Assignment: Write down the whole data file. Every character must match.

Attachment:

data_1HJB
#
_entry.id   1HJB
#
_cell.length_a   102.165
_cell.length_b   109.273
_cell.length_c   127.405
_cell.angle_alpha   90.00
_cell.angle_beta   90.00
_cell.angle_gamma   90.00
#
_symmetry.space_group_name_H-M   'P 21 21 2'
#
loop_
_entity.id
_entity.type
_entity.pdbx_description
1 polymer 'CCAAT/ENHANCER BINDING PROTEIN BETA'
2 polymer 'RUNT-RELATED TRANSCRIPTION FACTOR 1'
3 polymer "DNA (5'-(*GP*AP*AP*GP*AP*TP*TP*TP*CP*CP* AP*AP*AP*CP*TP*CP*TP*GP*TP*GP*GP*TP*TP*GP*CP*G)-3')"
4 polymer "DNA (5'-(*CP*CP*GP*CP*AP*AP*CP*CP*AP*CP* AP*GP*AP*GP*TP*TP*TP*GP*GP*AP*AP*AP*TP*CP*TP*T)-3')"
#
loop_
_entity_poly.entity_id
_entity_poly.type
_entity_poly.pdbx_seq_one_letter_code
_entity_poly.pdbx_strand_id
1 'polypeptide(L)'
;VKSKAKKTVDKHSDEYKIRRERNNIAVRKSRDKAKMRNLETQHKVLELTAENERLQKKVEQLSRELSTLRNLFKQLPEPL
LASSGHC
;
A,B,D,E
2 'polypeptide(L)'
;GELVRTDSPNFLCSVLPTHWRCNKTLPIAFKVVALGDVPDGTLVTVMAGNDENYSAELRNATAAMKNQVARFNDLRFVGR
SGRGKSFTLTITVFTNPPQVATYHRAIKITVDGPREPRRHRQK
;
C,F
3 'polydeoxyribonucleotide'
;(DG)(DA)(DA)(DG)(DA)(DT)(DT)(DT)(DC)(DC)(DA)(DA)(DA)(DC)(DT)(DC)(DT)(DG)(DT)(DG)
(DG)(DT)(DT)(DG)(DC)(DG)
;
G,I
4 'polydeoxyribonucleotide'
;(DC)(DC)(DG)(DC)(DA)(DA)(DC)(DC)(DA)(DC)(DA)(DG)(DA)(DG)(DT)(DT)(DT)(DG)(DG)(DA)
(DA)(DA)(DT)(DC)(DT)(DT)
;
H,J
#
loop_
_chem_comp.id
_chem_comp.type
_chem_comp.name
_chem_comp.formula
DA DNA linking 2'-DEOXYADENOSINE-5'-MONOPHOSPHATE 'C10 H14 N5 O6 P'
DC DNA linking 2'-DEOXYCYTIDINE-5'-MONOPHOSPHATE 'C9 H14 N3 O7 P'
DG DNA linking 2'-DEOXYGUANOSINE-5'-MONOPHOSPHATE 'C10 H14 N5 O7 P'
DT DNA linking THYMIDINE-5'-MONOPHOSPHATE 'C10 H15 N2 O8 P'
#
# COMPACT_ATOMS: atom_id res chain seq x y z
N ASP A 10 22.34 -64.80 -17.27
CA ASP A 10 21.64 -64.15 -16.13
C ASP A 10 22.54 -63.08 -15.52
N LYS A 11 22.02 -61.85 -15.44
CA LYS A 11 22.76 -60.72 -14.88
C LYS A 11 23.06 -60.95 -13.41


data_1HJB
#
_entry.id   1HJB
#
_cell.length_a   102.165
_cell.length_b   109.273
_cell.length_c   127.405
_cell.angle_alpha   90.00
_cell.angle_beta   90.00
_cell.angle_gamma   90.00
#
_symmetry.space_group_name_H-M   'P 21 21 2'
#
loop_
_entity.id
_entity.type
_entity.pdbx_description
1 polymer 'CCAAT/ENHANCER BINDING PROTEIN BETA'
2 polymer 'RUNT-RELATED TRANSCRIPTION FACTOR 1'
3 polymer "DNA (5'-(*GP*AP*AP*GP*AP*TP*TP*TP*CP*CP* AP*AP*AP*CP*TP*CP*TP*GP*TP*GP*GP*TP*TP*GP*CP*G)-3')"
4 polymer "DNA (5'-(*CP*CP*GP*CP*AP*AP*CP*CP*AP*CP* AP*GP*AP*GP*TP*TP*TP*GP*GP*AP*AP*AP*TP*CP*TP*T)-3')"
#
loop_
_entity_poly.entity_id
_entity_poly.type
_entity_poly.pdbx_seq_one_letter_code
_entity_poly.pdbx_strand_id
1 'polypeptide(L)'
;VKSKAKKTVDKHSDEYKIRRERNNIAVRKSRDKAKMRNLETQHKVLELTAENERLQKKVEQLSRELSTLRNLFKQLPEPL
LASSGHC
;
A,B,D,E
2 'polypeptide(L)'
;GELVRTDSPNFLCSVLPTHWRCNKTLPIAFKVVALGDVPDGTLVTVMAGNDENYSAELRNATAAMKNQVARFNDLRFVGR
SGRGKSFTLTITVFTNPPQVATYHRAIKITVDGPREPRRHRQK
;
C,F
3 'polydeoxyribonucleotide'
;(DG)(DA)(DA)(DG)(DA)(DT)(DT)(DT)(DC)(DC)(DA)(DA)(DA)(DC)(DT)(DC)(DT)(DG)(DT)(DG)
(DG)(DT)(DT)(DG)(DC)(DG)
;
G,I
4 'polydeoxyribonucleotide'
;(DC)(DC)(DG)(DC)(DA)(DA)(DC)(DC)(DA)(DC)(DA)(DG)(DA)(DG)(DT)(DT)(DT)(DG)(DG)(DA)
(DA)(DA)(DT)(DC)(DT)(DT)
;
H,J
#
loop_
_chem_comp.id
_chem_comp.type
_chem_comp.name
_chem_comp.formula
DA DNA linking 2'-DEOXYADENOSINE-5'-MONOPHOSPHATE 'C10 H14 N5 O6 P'
DC DNA linking 2'-DEOXYCYTIDINE-5'-MONOPHOSPHATE 'C9 H14 N3 O7 P'
DG DNA linking 2'-DEOXYGUANOSINE-5'-MONOPHOSPHATE 'C10 H14 N5 O7 P'
DT DNA linking THYMIDINE-5'-MONOPHOSPHATE 'C10 H15 N2 O8 P'
#
# COMPACT_ATOMS: atom_id res chain seq x y z
N ASP A 10 22.34 -64.80 -17.27
CA ASP A 10 21.64 -64.15 -16.13
C ASP A 10 22.54 -63.08 -15.52
N LYS A 11 22.02 -61.85 -15.44
CA LYS A 11 22.76 -60.72 -14.88
C LYS A 11 23.06 -60.95 -13.41